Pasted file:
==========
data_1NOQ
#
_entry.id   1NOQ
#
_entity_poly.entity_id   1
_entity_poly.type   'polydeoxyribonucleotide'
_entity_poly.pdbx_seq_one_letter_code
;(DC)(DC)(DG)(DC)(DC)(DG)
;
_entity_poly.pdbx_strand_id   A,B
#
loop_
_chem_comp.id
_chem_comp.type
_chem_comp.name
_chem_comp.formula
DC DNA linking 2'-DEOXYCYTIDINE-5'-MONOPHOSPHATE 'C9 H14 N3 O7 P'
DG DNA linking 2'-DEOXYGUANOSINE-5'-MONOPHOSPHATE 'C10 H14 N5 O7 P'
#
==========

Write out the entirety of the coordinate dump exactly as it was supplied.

data_1NOQ
#
_entry.id   1NOQ
#
_entity_poly.entity_id   1
_entity_poly.type   'polydeoxyribonucleotide'
_entity_poly.pdbx_seq_one_letter_code
;(DC)(DC)(DG)(DC)(DC)(DG)
;
_entity_poly.pdbx_strand_id   A,B
#
loop_
_chem_comp.id
_chem_comp.type
_chem_comp.name
_chem_comp.formula
DC DNA linking 2'-DEOXYCYTIDINE-5'-MONOPHOSPHATE 'C9 H14 N3 O7 P'
DG DNA linking 2'-DEOXYGUANOSINE-5'-MONOPHOSPHATE 'C10 H14 N5 O7 P'
#